It’s called multi-culturalism and the Spectator loves it.

  • Reconstruct

    OK, I’ve downloaded the report to see if the research can sustain the melodrama of this (piece. It cannot – so far as one can tell, there is nothing to support the repeated assertions, both overt and implied, that this is a problem which is mushrooming in Britain in a way which only CSJ is prepared to face.

    The CSJ’s report is anecdote-heavy but almost entirely data-free. What data is presented suggests: about 110 cases of domestic servitude; about 260 cases of labour exploitation; about 380 cases of sexual exploitation and around 45 cases of ‘unknown exploitation’. In other words, about 800 cases. The report is 222 pages long (more than a quarter of a page for every victim) and costs £35.

    CSJ asserts (assumes?) this data is a significant underestimate, but is unwilling to make its own estimate ‘since any number will be misleading and inaccurate.’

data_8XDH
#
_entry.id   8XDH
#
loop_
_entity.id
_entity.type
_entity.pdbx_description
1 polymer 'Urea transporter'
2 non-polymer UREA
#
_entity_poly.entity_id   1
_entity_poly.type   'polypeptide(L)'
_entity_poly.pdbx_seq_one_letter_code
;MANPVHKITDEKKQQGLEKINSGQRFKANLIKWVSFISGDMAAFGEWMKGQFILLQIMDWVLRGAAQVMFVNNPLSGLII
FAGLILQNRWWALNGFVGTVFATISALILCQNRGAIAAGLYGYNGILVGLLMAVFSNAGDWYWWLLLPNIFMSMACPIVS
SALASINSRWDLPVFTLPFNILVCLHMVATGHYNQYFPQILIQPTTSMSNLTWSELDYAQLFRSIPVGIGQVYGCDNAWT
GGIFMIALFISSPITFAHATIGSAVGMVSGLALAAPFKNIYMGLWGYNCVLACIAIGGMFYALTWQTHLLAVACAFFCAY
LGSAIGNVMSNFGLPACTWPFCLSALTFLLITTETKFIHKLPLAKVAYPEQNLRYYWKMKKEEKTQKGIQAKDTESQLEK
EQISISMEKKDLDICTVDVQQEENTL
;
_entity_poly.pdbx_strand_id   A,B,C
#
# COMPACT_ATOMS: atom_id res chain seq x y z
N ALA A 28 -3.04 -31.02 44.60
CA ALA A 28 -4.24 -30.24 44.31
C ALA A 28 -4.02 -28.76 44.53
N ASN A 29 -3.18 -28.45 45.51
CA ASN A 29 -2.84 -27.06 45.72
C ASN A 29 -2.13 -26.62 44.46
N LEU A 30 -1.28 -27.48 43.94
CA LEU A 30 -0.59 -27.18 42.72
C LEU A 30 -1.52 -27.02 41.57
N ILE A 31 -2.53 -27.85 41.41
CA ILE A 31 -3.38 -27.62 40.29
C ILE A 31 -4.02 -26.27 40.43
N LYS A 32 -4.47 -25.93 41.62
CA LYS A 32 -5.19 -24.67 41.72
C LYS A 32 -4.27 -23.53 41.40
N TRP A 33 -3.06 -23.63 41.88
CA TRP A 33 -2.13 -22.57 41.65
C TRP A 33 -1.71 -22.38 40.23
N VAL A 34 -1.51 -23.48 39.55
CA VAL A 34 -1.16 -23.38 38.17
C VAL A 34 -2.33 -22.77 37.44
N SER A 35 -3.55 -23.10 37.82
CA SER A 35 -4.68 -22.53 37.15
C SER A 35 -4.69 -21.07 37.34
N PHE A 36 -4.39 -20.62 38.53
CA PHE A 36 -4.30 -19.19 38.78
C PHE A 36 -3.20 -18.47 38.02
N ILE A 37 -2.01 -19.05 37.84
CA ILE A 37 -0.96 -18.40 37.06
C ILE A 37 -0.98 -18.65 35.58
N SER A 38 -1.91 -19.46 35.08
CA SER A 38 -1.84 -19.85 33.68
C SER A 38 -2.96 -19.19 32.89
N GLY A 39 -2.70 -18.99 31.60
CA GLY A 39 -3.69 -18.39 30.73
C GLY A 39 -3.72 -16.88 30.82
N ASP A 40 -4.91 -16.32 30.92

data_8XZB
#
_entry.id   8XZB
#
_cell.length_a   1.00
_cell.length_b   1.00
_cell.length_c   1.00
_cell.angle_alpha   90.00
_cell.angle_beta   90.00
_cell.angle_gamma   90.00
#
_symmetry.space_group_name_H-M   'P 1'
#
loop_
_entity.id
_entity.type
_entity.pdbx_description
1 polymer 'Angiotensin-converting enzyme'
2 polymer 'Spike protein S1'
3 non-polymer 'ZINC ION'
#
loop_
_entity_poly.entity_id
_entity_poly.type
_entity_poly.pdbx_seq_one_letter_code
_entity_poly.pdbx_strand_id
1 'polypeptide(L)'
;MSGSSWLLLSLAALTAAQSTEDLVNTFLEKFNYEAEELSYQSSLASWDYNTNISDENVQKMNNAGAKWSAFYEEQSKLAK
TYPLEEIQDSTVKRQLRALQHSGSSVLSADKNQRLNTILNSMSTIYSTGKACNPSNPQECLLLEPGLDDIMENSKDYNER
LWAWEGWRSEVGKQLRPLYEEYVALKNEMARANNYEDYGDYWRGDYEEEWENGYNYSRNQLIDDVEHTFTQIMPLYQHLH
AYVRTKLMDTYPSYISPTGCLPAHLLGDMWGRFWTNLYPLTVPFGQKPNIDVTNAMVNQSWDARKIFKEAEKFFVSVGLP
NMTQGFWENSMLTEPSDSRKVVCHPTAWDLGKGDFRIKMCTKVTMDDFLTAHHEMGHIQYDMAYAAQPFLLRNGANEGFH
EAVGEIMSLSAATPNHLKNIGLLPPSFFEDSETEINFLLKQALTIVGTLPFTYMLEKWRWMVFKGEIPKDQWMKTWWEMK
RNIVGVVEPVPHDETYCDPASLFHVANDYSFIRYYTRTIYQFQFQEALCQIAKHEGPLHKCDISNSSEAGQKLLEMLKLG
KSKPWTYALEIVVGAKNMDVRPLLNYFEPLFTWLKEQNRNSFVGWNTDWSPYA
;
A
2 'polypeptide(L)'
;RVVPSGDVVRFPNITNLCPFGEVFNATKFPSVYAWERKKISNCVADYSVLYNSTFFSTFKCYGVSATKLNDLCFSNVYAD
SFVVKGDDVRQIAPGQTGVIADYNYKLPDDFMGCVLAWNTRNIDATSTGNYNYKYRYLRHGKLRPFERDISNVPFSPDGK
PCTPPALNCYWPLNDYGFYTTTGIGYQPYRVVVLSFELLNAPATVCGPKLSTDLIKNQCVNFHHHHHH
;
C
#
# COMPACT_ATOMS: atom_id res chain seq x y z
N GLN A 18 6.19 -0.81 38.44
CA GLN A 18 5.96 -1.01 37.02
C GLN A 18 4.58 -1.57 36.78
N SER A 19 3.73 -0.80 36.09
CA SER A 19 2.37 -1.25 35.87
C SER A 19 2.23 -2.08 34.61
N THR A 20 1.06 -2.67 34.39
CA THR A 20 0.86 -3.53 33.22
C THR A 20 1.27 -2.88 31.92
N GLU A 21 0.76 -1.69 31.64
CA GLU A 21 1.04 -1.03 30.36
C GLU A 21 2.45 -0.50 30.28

It feels wrong to criticize CJS, since no one can doubt that its heart is in the right place. But I think we should feel free to criticize, even in this case, because the panic-mongering and denunciation of Britain as a society presented by Christian Guy seems ludicrously over-wrought, and, actually, pretty offensive.

    The only numbers we have seem very clearly to suggest that the very nasty and vicious problem of modern-day slavery is infinitesimally small, involving roughly a thousandth of one percent of Britain’s population. This simply isn’t the basis on which to assert that ‘the once great nation of abolitionists’ is a ‘shadow of its former self’, let alone the deeper and more damning claim that, like some British original sin, the ‘roots remained intact’, and consequently ‘we are losing the battle.’